A lot of the Economist’s Talent Management conference did focus on changes in the world of work. Dean Royles even nicked Peter Cheese’s phrase about work, the workforce and the workplace. Here are my highlights:
Firstly, Will Hutton provided en excellent context for this change. The great reset is being caused by the depth and length of the current recessionary period. This of course varies by country – Will is upbeat about the Eurozone but pretty pessimistic about China.
In the UK, we’ve got to deal with ineffective innovation, the dysfunctionality about our approaches to ownership (I think Will was talking about housing but I’d put the stock market in the same category).
There are big shifts in technology underway as well. The last century has seen 9 general purpose technologies – technologies which impact other technologies – the internal combustion engine, electricity, motor vehicles, aeroplanes, mass production, the computer, lean production, the internet and biotechnology. But the next generation will see about 20 – the mobile phone, nanotechnologies, fusion energy, advanced materials, carbon sequestration, space, managing the nitrogen cycle, water, health informatics, durable customised infrastructure, customised medicine, the brain, cyberspace security, enhanced virtual reality, personalised learning, new manufacturing methods eg 3D printing, and the internet of things. Oh and big data? – eg the driverless car and pilotless airplane are dependent on sensors and communication networks – transport as big data (so car manufacturers are having to learn from Google about the next generation of cars!)
In her later session on how HR is impacted by all of this, Naomi Stanford mentioned Anybots too. Well, their impact may be less profound than most of the above but they’re a great example of how technologies can be humanised too:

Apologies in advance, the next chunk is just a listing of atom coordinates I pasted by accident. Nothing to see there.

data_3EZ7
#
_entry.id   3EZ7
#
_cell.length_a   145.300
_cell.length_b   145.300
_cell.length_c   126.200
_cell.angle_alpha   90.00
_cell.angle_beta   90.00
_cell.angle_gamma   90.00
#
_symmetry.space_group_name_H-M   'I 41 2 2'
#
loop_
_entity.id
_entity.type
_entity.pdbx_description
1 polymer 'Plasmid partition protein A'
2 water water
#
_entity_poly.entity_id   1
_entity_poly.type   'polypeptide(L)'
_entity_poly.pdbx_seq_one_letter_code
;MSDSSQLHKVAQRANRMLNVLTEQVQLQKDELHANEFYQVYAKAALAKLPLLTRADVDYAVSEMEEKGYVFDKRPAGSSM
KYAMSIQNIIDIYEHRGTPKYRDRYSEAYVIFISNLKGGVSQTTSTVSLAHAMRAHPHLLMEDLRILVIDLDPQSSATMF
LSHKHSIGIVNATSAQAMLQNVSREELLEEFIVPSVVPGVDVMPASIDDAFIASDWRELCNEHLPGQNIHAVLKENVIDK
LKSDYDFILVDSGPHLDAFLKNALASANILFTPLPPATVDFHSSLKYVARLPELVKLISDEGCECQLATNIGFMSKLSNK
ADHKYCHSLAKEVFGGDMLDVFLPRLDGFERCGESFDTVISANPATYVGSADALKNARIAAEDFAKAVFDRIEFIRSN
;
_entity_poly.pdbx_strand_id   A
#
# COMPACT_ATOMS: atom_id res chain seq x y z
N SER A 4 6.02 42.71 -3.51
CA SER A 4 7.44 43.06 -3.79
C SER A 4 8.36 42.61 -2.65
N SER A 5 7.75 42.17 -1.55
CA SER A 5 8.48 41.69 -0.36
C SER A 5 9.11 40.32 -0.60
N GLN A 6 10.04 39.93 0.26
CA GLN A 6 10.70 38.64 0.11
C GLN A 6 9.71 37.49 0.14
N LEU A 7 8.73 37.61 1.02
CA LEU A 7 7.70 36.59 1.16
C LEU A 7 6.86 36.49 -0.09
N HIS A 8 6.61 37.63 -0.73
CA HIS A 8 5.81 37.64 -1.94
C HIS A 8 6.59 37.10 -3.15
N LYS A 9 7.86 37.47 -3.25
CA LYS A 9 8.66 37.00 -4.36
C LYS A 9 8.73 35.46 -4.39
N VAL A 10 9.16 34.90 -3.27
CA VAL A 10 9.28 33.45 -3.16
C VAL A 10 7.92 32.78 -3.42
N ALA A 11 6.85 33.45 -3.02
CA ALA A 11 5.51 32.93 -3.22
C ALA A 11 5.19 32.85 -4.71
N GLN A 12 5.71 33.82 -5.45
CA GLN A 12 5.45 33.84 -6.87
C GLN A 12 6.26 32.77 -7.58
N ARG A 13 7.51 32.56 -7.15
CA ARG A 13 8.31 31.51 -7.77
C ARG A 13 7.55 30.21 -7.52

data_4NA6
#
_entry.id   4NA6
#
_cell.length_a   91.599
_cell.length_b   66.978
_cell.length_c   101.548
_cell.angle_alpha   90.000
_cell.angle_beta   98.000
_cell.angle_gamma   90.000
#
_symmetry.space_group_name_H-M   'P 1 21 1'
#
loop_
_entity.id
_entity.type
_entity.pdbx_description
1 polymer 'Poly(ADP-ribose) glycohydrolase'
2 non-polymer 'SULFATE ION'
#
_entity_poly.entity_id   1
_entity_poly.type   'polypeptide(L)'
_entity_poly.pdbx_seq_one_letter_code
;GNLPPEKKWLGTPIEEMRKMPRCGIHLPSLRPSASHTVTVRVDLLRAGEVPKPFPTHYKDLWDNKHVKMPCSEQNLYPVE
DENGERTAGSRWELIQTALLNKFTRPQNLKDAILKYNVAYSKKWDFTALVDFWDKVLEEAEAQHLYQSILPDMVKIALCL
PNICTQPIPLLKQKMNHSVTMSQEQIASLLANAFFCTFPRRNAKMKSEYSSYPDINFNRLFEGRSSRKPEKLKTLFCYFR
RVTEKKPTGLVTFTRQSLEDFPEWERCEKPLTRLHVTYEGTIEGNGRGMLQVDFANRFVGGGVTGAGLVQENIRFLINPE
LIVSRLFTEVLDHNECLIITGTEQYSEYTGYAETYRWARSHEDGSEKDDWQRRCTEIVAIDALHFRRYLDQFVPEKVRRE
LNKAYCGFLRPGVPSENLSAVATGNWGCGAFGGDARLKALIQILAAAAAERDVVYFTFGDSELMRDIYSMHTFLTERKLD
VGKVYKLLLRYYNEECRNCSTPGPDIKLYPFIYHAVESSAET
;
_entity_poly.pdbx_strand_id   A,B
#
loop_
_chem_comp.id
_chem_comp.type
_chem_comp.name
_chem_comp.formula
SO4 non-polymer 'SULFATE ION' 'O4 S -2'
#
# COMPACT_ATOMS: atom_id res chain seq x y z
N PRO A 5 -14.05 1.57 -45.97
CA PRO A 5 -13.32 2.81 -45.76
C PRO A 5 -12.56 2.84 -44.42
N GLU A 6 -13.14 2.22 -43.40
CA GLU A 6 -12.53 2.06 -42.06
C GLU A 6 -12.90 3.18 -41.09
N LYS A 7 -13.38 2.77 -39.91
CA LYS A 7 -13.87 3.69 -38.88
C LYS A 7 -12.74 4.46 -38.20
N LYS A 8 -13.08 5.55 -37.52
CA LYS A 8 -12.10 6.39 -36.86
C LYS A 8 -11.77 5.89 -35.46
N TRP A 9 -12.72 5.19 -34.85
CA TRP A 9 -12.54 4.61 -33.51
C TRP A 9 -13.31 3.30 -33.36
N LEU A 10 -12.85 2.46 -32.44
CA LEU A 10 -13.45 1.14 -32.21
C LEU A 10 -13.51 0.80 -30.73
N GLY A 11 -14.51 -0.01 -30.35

We need to get serious about innovation – no company is smart enough alone to navigate this new world. So we need to be open to outside influences, ideas, people and agencies. Firms need to be really clear about what they think is their core business and hence which ecosystem they need to join. Then open up – co-invent, co-create and co-produce, eg P&G and Unilever with their ‘open innovation’ orchestrators. Develop absorptive capacity. Organise open innovation calls, exploratory ‘dates’ and open contracts. Change behaviours (and change rewards – especially of top executives who Will thinks are well over-paid):
(The point about unknown unknowns is why I’m down on big data in HR – at least in aspects of this which are strategically important.)
All of this, and other factors, are causing big changes in the nature of employment and hence talent management. One of these shifts is the move to knowledge based roles which are driving improvements in the economy.
According to some economists, this is leading to the people-less economy, a world in which 50% do not work.
The remaining jobs are moving into things like micro-production, human well-being, ‘wicked’ issues and the digital world itself, from cyber security to digital clutter management!
We’re also seeing labour market flexibility morphing into indentured labour.
More in part 2…
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